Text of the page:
Skip to comments.Ranch owner waives preliminary hearing in deaths of 32 bison
Posted on 09/12/2008 10:57:24 AM PDT by george76
A Park County rancher on Friday waived his right to a preliminary hearing and asked to enter a plea in the slaughter of 32 bison owned by his neighbor.
Its hard to find anyone here sympathetic to Hawn.
(Excerpt) Read more at summitdaily.com ...
Any idea what the possible sentence could be?
A hunter would have taken at least the skin and horns and butchered the carcass for the best cuts of meat. These appear to have been wasteful killers.
Aztlan shooters left dead buffalo on BLM, USFS lands plus on various other people’s private property.
charged with theft and 32 counts of aggravated animal cruelty
Colorado is a Fence Out State. Most Western states are. If you dont want livestock on your property, it is legally your responsibility to build an adequate fence to keep them out. Right or wrong that is the way it is.
That sucker isnt going to get any slack from juries in that area. People there in South Park dont cotton to the outsiders with luxury houses there anyway.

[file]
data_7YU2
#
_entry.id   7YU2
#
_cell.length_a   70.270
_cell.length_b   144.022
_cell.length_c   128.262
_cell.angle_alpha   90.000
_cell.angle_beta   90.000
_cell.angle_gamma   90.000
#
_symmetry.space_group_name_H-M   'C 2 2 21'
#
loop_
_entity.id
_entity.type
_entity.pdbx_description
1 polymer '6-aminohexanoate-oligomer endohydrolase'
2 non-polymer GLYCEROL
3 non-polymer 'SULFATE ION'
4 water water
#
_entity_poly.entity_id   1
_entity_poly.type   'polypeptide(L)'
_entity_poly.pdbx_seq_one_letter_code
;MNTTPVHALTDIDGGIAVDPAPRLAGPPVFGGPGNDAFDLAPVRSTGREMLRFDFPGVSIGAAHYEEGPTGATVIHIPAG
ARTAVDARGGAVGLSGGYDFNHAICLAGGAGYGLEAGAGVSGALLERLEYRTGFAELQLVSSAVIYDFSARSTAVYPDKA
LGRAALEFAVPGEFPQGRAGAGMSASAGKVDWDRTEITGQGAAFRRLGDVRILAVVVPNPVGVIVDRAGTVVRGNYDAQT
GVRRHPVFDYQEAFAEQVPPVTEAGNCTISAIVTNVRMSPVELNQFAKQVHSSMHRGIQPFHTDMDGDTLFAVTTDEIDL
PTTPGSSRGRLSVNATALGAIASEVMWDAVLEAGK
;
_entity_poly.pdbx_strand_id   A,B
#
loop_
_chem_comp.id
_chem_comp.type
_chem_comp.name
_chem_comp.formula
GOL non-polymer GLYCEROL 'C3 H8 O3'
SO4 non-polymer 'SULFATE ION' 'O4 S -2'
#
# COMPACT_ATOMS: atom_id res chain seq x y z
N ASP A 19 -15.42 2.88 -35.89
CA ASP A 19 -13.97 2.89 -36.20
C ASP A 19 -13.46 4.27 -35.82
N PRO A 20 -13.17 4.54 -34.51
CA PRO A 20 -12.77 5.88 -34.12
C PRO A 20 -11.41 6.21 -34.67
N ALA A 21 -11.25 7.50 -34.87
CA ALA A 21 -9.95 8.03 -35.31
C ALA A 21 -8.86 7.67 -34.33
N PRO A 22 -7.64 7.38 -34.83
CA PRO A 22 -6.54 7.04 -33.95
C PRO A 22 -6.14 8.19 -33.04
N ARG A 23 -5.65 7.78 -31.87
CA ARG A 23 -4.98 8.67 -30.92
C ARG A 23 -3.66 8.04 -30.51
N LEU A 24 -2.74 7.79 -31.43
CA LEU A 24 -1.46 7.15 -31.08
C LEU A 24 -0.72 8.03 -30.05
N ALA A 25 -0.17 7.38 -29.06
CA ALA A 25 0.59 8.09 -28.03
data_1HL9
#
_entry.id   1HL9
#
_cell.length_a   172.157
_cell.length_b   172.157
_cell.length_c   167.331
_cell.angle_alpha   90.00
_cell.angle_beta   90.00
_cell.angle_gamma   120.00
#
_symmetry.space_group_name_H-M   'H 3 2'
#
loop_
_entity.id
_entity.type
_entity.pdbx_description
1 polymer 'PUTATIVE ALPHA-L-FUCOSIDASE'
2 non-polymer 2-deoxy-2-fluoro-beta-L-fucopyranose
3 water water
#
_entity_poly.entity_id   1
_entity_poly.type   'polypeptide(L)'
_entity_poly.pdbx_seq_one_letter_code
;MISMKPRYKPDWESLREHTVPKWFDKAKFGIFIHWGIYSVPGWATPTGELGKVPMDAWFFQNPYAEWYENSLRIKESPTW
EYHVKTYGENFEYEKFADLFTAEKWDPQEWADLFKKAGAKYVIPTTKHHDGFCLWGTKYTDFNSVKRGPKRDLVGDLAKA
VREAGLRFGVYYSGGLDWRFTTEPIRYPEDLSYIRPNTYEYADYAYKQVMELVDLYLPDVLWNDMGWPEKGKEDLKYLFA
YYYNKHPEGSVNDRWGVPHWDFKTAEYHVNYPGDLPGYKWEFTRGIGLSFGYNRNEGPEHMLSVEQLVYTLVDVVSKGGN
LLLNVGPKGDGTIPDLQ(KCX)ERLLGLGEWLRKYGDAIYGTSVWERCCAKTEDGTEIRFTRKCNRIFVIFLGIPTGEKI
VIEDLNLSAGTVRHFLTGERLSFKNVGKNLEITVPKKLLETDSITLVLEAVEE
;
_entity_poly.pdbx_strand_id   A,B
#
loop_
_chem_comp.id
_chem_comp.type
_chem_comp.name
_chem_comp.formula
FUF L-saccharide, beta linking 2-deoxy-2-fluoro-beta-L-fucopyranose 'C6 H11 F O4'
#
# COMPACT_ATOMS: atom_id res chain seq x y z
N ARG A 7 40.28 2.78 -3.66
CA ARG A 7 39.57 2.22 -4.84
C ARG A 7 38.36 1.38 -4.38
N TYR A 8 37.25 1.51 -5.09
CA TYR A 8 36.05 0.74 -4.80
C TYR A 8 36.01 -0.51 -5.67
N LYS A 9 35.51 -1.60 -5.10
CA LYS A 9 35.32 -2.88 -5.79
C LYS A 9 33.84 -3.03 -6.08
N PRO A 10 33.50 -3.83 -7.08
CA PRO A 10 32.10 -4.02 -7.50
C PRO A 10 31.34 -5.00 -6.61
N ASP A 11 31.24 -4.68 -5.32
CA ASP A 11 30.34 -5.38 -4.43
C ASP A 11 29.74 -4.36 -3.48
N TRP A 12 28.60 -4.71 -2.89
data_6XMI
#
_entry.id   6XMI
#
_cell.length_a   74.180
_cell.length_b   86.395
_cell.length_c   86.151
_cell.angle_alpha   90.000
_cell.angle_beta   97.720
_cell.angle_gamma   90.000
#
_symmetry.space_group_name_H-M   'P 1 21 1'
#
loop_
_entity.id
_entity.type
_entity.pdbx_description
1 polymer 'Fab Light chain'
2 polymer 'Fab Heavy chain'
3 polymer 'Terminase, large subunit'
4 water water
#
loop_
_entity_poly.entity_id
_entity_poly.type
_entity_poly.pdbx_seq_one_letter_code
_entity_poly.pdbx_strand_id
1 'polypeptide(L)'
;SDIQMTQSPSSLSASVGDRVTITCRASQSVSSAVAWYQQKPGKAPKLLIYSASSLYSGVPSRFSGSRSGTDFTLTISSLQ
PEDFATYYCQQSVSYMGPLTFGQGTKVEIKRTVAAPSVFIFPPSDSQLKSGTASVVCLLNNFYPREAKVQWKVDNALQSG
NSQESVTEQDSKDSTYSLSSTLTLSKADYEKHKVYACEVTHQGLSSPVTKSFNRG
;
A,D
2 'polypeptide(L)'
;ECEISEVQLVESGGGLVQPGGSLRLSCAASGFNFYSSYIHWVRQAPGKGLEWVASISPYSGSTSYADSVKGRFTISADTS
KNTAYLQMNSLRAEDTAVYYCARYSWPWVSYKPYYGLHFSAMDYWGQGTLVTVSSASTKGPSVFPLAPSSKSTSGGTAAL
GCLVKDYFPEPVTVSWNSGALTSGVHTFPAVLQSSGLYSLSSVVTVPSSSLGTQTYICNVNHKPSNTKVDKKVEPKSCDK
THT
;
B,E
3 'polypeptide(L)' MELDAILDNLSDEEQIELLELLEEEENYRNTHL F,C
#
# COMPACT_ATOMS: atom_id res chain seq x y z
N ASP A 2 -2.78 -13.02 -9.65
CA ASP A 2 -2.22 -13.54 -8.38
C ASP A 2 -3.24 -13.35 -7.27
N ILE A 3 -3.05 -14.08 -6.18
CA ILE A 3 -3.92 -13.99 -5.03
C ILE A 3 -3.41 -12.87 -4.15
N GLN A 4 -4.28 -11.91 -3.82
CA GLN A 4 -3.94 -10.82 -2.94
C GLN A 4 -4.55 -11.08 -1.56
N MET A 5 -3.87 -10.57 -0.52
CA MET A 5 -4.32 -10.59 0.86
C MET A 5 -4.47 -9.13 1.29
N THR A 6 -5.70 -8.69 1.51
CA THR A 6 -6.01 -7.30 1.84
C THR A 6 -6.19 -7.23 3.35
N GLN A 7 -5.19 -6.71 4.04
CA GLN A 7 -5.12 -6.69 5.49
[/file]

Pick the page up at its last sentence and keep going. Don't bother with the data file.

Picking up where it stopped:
Mackey’s a smart lawyer, looks like she’s saving Hawn some money by going to the plea hearing.
What do you think the plea bargain will be, George. I’d wager he’ll pay restitution and a fine and get a little probation.
Do you have any evidence that the Free Range laws apply to Bison? I know that they typically only apply to cattle, horses and sheep. I know that Free Range Law does not apply to dogs, and wild animals for instance. I guess the question is whether Buffalo are considered domesticated or not.
I hope he spends at least a little jail time in the same cell as Bubba.
This guy is a bozo and under no way should be allowed to claim ignorance. note this excerpt from the Park County, Colorado web site, The code of Park County: